“The bottom-line is, ours is an industry which is highly regulated on labour but we do not receive a compensating output from our labour force,” Rajadurai said.

“However, at the end of the day, producers remain unsatisfied as we are only price takers and have no other option but to sell at the auction price.”

Under longstanding rules Sri Lanka tea farms have to put up their produce for auction preventing the development of regional brands, some sector analysts have said.

Some tea companies are now selling limited quantities of tea directly, developing international and local marketing skills and brands.

In Sri Lanka workers pluck 16-18 kilogram’s a day, and if they pluck over 18 kilogrammes they are paid an ‘over-kilo’ rate to reward productivity.

Meanwhile in Kenya and India, pluckers average 36-60 kilogrammes a day, and get paid an over kilo rate for plucking above 24-40 kilogrammes.

Critics have blamed plantations for not innovating on production techniques to lower costs as well as downstream supply chains to boost revenue.

Price Takers

Tea prices goes through cyclical commodity price booms and busts, along with other food commodities sometimes linked to Federal Reserve monetary policy.

In Sri Lanka the rupee price may pick up due to currency depreciation. In 2018 the rupee fell from 153 to 182 to the US dollar amid liquidity injections.

A weak dollar tends to push up prices of commodities while tighter policy which contracts credit tends to push down commodity prices measured in nominal currency, analysts say.

The Colombo auction average had fallen from 637.75 rupees a kilo (4.16 US dollars) in January 2018, to 512 rupees a kilogram (2.88 dollars a kilo) by September 2019.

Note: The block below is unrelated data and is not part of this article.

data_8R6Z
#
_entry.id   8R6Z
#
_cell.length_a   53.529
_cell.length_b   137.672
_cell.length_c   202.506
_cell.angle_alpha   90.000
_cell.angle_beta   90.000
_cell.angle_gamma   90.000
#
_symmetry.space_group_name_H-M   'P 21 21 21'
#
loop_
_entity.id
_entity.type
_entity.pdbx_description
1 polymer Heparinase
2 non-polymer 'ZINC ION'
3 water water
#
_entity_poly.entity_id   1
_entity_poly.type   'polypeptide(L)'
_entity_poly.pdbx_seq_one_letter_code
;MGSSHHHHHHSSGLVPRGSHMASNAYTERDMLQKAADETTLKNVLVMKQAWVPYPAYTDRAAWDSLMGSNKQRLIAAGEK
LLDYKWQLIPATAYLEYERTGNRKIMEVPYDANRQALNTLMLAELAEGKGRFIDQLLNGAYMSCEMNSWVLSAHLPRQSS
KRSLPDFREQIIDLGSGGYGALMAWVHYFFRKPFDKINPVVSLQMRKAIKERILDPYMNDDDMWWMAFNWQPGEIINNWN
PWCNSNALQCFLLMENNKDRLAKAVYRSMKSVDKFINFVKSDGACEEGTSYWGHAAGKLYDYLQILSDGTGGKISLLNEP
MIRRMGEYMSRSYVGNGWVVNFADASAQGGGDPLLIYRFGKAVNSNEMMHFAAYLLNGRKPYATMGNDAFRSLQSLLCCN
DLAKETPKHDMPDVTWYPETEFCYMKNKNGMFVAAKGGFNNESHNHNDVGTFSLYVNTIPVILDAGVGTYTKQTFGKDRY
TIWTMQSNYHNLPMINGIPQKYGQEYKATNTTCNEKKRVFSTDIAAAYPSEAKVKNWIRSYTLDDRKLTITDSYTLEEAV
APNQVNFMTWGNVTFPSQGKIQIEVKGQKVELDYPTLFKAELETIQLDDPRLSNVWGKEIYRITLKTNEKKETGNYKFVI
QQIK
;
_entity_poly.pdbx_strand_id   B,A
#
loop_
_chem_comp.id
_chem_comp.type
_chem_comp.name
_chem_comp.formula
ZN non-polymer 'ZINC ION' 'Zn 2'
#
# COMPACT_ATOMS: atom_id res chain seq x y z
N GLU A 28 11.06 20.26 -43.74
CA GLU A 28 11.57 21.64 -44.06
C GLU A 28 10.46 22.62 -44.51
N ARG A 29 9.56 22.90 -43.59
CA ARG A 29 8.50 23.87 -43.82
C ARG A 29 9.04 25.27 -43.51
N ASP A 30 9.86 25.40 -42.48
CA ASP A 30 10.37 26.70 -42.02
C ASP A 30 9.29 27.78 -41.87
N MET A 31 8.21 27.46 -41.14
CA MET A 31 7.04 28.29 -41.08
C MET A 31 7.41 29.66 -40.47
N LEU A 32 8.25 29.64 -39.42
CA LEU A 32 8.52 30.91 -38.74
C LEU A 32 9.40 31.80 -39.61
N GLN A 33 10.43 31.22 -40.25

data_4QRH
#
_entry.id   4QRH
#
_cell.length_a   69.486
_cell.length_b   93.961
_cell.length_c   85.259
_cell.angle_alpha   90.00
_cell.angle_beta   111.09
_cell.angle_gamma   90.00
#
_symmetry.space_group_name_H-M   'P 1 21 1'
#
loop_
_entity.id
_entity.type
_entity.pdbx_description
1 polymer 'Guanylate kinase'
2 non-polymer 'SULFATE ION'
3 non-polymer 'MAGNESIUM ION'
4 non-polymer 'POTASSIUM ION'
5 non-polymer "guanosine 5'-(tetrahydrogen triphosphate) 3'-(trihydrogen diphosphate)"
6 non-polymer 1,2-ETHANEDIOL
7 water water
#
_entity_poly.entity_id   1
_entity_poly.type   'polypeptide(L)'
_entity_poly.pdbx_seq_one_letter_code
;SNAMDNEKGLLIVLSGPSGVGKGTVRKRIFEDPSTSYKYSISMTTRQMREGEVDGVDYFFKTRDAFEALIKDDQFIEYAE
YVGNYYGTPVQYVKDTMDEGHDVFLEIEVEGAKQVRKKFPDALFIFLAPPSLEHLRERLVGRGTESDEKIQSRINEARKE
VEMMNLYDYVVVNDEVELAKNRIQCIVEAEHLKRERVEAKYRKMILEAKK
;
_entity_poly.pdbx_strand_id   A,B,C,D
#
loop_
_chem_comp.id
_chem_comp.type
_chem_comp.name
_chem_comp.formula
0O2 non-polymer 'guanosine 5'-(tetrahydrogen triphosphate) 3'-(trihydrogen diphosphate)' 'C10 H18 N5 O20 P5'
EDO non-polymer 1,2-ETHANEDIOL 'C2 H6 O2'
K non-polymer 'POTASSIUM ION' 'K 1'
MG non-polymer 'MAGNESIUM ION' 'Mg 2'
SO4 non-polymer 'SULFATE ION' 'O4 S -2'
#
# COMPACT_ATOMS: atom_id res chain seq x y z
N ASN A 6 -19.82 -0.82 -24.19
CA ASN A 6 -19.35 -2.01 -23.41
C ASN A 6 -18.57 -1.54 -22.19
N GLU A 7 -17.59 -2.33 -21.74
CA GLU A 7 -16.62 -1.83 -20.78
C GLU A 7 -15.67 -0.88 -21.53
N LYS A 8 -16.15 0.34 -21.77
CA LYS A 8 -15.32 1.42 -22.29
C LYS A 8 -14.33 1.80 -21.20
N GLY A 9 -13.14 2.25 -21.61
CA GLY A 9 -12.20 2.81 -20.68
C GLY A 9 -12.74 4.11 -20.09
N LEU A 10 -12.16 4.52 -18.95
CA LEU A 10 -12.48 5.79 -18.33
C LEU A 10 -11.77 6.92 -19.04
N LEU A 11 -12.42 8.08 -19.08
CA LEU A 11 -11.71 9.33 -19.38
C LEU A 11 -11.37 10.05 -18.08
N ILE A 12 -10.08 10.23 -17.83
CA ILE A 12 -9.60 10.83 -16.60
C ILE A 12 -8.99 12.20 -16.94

Prices have picked up to 588.8 rupees a kilo (3.17 dollars) by January 2020.

Rajadurei said buyers at the tea auction were not offering good prices for tea leaves, although the buyers were getting premium prices at the world market for their brands.

“We have to deal with the risks of climate change and rising wages, but we are price takers at the auction,” he said.

Tea Board Chairman Jayampathy Molligoda said it is “an integrated productivity and quality problem.”

“We have noticed a gradual decline in quality of the green leaf. The good leaf count, which has come down, needs to increase subsequently.”

Auction prices fall if the plucked leaves are of lower quality.

“If the quality of raw material continues to deteriorate, we are in trouble,” Molligoda said.

Planters in Sri Lanka believe that the ‘Ceylon Tea’ brand would ensure survival of the industry.

However, traditional tea brewing is facing severe competition globally with blended ready-to-drink beverages such as iced-tea and drinks with tea extracts gaining popularity.

Molligoda said Sri Lanka’s planters cannot hold on to a belief that the Ceylon Tea brand will continue to provide dividends.

“People are no longer interested in the country of origin as long as the quality of tea is maintained,” Molligoda said.

“It has come to a point where we have to ask all industry stakeholders to adhere to the parameters of raw material standards.”

“Regarding the price factor, yes there is some truth to the price taker mindset in the context of this commodity trap.”

“However, you cannot generalize because you do receive a higher price if the quality is maintained,” Molligoda said.

Kenya, which had overtaken Sri Lanka as the top tea exporter in the world with CTC (crush, tear, curl tea) is now attempting to break through into the orthodox black tea Sri Lanka is famous for.

Sri Lanka tea industry is now trying to prevent stakeholders from losing out through new plans and reforms maximizing quality and productivity in the product.